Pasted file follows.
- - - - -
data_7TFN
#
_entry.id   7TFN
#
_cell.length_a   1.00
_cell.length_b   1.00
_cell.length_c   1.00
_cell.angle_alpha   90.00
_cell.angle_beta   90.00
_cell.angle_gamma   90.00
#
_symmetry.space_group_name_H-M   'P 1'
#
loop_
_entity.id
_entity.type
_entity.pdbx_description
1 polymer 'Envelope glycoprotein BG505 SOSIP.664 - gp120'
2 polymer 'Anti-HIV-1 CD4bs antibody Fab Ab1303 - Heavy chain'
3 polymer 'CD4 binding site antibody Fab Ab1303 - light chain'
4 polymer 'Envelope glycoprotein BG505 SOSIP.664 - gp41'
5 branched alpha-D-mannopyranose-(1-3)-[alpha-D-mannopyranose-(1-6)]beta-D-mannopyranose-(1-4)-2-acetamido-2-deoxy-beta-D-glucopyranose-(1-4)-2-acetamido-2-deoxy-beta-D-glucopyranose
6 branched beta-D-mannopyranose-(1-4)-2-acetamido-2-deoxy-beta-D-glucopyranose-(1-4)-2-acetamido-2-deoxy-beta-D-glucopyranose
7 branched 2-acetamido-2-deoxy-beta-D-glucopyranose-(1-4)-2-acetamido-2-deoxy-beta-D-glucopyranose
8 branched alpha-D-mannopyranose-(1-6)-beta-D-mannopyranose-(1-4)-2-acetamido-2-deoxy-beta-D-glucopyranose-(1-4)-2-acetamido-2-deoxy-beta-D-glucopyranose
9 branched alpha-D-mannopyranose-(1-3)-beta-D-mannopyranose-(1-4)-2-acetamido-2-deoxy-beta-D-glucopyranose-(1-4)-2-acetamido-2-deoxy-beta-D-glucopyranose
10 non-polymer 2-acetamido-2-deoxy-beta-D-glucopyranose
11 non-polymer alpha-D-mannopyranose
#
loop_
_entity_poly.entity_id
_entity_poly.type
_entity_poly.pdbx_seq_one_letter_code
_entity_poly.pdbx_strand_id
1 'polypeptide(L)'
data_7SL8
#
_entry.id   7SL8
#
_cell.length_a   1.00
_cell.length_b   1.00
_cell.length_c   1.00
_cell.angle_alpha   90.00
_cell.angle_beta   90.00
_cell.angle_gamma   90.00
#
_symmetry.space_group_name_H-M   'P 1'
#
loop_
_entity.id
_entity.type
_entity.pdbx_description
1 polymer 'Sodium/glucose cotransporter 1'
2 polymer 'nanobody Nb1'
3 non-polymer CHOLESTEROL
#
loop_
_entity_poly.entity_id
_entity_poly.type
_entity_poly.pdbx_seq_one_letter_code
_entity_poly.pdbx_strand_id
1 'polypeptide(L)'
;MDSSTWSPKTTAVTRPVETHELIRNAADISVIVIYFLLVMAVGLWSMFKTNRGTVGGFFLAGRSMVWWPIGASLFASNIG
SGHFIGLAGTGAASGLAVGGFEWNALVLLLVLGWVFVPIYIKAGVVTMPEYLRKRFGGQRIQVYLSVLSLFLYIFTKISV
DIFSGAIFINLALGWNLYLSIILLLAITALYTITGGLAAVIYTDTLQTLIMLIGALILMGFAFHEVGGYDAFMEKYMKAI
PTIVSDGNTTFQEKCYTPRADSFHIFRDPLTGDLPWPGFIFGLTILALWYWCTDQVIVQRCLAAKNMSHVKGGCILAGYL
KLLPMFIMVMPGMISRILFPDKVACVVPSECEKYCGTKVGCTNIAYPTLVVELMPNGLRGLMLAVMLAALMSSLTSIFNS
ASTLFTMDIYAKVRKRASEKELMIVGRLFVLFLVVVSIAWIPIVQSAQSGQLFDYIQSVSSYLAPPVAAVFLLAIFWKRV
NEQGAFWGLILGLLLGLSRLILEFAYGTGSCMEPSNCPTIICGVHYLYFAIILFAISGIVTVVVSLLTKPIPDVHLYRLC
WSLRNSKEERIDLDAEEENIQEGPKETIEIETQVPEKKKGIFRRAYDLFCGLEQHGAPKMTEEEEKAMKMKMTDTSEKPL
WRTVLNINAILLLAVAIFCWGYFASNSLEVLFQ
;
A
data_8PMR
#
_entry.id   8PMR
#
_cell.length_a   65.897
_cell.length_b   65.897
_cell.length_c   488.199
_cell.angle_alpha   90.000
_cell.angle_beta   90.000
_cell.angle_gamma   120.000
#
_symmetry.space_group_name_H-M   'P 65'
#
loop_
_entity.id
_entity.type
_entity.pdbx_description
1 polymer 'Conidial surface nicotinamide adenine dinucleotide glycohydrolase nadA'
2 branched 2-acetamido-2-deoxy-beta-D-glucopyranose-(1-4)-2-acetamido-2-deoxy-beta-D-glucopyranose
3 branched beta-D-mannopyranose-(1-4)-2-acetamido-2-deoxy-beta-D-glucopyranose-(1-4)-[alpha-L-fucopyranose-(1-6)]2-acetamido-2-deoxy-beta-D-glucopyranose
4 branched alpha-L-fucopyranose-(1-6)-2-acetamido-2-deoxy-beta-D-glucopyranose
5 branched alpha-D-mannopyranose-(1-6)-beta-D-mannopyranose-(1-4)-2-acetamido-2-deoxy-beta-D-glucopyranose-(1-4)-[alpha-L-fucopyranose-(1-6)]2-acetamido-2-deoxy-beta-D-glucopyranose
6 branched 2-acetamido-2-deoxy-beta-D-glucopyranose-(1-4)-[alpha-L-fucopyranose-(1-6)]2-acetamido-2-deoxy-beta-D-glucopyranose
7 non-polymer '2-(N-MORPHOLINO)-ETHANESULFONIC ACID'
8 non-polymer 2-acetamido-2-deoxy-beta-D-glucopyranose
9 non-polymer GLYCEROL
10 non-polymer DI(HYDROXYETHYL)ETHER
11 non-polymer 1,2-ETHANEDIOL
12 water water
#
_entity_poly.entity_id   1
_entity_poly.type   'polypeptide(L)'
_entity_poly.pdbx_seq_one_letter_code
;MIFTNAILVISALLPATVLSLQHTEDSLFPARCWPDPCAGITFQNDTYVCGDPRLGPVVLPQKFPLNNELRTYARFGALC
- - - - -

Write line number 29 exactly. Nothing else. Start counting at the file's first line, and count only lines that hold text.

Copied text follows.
#